By Dan Vergano
(USA TODAY) - NASA announced some early Christmas presents on Monday - two space telescopes, gifts from the U.S. space intelligence agency, the National Reconnaissance Office.
The two 2.4 meter space telescopes and satellite casings may enable NASA to complete a number of delayed space astronomy missions, notably the WFIRST mission beset by budget troubles at the space agency. The space telescope parts and optics now reside on the ground in storage in Rochester, N.Y.
"This is 'space-qualified' hardware," says NASA's Paul Hertz. "Early looks indicate that this hardware could enable many of the highest priority goals," he says, in astronomy, ones outlined in the 2010 "New Worlds, New Horizons" report released by an NRC panel in consultation with the astrophysics community.
The satellite telescopes, lighter and of more recent vintage than the 1980's optics of the Hubble telescope, include a moving secondary mirror that would enable the spacecraft to observe 100 times the area of the Hubble space telescope's fixed mirrors, according to astronomer Alan Dressler of the Carnegie Institute of Washington, who presented an analysis of the scopes to the NRC panel.
Public announcement of the gift was made at a National Research Council astronomy meeting by a Hertz, first reported by the Washington Post.
" They basically look as good as Hubble, without the aberration," says Space Telescope Science Institute chief Matt Mountain, referring to the flaw in the Hubble space telescope's mirror that required heroic efforts to fix after its 1990 launch. Mountain was part of a three-scientist outside team asked to look over the space telescope hardware by NASA. "A pretty cool set of optics," was his verdict.
Although the spy agency has declassified the two-lightweight satellite structures and optical systems, two mirrors and their controls, much of the information about them remains hush-hush, as the picture of one of the birds released at the NRC meeting by Dressler shows.
In business since 1960, but only acknowledged by the government in the early 1990's , the National Reconnaissance Office has an estimated $15 billion budget, rivaling NASA.
Comparisons between the NRO's KH-11, or Keyhole, overhead spy satellites and the Hubble space telescope have been standard fare in space policy circles for decades, but NASA's Michael Moore said the donated space hardware was of more recent vintage than Hubble's 1980's optics, more light-weight and "better." (In recent years, the spy agency has made moves to declassify Cold War era satellites under its control, but nothing in the league of a KH-11 satellite.)
"This hardware is no longer needed for performance of our responsibilities," said the NRO's Lorretta Desio, who would not comment on the original intended use of the two telescopes. "We think this is good news for NASA," she says. The NRO alerted NASA to the existence of the telescope parts in August, according to Moore, and the civilian space agency took formal control of the equipment only recently.
"Hopefully this is a good sign for how well things are going if they don't need them," says spy agency expert Jeffrey Richelson, who is working on a history of the NRO. "There are two possibilities -- they can't build them or they don't need them. It does imply some large measure of confidence in their latest observation systems to release these (telescopes)."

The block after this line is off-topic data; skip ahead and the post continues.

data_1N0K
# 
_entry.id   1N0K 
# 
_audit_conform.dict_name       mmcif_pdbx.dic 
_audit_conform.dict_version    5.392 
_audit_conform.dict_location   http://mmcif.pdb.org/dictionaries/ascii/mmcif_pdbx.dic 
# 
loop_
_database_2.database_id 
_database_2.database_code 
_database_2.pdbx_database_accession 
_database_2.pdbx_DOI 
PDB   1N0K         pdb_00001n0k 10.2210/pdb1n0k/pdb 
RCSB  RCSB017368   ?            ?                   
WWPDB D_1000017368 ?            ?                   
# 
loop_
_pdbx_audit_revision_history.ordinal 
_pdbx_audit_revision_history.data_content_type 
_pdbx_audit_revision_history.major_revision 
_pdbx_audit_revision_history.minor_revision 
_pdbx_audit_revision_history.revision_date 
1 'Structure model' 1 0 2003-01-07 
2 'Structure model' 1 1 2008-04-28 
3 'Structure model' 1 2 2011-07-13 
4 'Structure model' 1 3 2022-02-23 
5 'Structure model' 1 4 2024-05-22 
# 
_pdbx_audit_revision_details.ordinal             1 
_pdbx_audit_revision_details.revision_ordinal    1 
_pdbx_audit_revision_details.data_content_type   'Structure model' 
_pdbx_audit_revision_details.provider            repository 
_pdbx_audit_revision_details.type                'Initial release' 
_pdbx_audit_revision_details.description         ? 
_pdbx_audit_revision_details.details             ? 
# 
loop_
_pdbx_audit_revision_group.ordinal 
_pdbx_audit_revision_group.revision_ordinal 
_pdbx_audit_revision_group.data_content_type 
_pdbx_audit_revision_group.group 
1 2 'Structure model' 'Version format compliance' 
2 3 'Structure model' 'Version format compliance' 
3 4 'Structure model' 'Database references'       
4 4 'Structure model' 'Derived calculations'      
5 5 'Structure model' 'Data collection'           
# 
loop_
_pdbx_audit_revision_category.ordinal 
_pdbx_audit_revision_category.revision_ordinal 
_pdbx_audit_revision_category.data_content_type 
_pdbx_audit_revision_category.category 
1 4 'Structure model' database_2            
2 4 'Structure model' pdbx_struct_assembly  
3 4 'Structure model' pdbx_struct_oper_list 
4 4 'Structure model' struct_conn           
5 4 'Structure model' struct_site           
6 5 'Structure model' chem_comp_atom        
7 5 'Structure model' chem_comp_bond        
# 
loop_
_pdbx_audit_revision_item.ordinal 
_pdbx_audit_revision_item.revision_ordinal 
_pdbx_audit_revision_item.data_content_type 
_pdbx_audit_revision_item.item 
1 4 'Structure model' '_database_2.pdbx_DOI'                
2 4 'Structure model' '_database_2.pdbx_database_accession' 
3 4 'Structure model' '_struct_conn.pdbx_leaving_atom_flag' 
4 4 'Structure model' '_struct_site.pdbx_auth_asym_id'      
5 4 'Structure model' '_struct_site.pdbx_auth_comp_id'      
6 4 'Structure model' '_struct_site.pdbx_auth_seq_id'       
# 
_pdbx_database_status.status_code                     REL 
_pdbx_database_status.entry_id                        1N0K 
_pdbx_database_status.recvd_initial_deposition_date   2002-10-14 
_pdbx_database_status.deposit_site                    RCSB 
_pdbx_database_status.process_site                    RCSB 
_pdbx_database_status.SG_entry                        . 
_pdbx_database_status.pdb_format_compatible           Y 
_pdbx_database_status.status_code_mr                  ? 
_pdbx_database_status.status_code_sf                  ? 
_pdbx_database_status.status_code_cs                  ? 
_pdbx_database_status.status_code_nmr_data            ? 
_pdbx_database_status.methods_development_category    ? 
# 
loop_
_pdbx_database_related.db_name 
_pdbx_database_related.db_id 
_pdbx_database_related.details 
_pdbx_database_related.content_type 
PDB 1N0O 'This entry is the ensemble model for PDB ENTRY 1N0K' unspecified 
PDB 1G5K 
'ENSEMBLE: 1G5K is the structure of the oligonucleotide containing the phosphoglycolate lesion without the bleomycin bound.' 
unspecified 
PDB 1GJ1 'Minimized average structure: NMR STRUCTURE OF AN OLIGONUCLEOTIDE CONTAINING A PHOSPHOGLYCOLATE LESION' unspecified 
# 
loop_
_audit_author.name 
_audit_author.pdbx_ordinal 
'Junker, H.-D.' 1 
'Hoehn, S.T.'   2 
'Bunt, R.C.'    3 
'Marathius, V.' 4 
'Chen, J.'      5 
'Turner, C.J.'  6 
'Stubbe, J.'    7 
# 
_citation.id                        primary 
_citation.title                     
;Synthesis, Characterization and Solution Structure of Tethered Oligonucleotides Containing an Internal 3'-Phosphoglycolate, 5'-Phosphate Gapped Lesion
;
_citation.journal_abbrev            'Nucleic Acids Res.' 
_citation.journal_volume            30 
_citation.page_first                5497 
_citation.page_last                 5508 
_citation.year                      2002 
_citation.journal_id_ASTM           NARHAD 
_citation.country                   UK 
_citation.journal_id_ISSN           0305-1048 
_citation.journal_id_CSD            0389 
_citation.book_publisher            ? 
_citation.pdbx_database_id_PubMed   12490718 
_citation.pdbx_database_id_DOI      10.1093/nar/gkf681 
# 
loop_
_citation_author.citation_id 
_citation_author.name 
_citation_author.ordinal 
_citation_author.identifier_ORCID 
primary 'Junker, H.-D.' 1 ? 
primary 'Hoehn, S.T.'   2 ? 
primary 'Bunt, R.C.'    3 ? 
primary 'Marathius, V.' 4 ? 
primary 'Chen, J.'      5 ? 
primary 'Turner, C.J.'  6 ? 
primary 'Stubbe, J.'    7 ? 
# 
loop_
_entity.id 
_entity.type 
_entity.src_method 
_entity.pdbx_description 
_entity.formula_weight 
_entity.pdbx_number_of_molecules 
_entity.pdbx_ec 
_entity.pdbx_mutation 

NASA has had trouble on the funding front with its $1.6 billion Wide-Field Infrared Survey Telescope (WFIRST) mission, a dark energy and alien planet-finding probe that would boast a 1.5 meter telescope. Launching one of the NRO telescopes, suitably fitted with attitude control, propulsion and thermal systems, may move a 2022 mission along the lines of WFIRST into the $1 billion range, Dressler suggested at the NRC meeting:
"...the potential exists to have greater capability for the WFIRST science, enable additional scientific opportunities, match or reduce cost, and improve schedule, and that this possibility should be pursued as vigorously as possible by the astronomical community," concludes his presentation.
Princeton astrophysicist David Spergel, one of the other outside experts asked to evaluate the NRO telescopes by NASA, has proposed that a re-purposed spy telescope be dubbed the "NEW " mission, for N(ew World, New Horizons) Enabling Wide-field telescope
Fitting one of the gift telescopes with a "coronograph", a telescope designed to screen out star glare, may enable it to look at "super-earth" planets spotted by NASA's Kepler space telescope, which has found hundreds of alien planet candidates circling nearby stars in the last three years, Mountain notes.
As well, the NRO telescopes would complement NASA's $8.7 billion James Webb Space Telescope, a 6.4 meter jumbo space telescope aimed for a 2018 launch, Hertz suggested, essentially serving as nimble "spotter" scopes for the more powerful JWST.
If "money were no object," Hertz says, (not likely in the present era of budget deficit politics), NASA could launch a suitably fitted-out version of the space telescopes around the end of the decade. Development of optics for space telescopes has traditionally been one of the most risky and costly facets of astronomy missions, Moore noted. "Here, we don't have that issue," he said.
Media representatives for the House and Senate science committees, which have NASA oversight, declined to comment on the gift telescopes.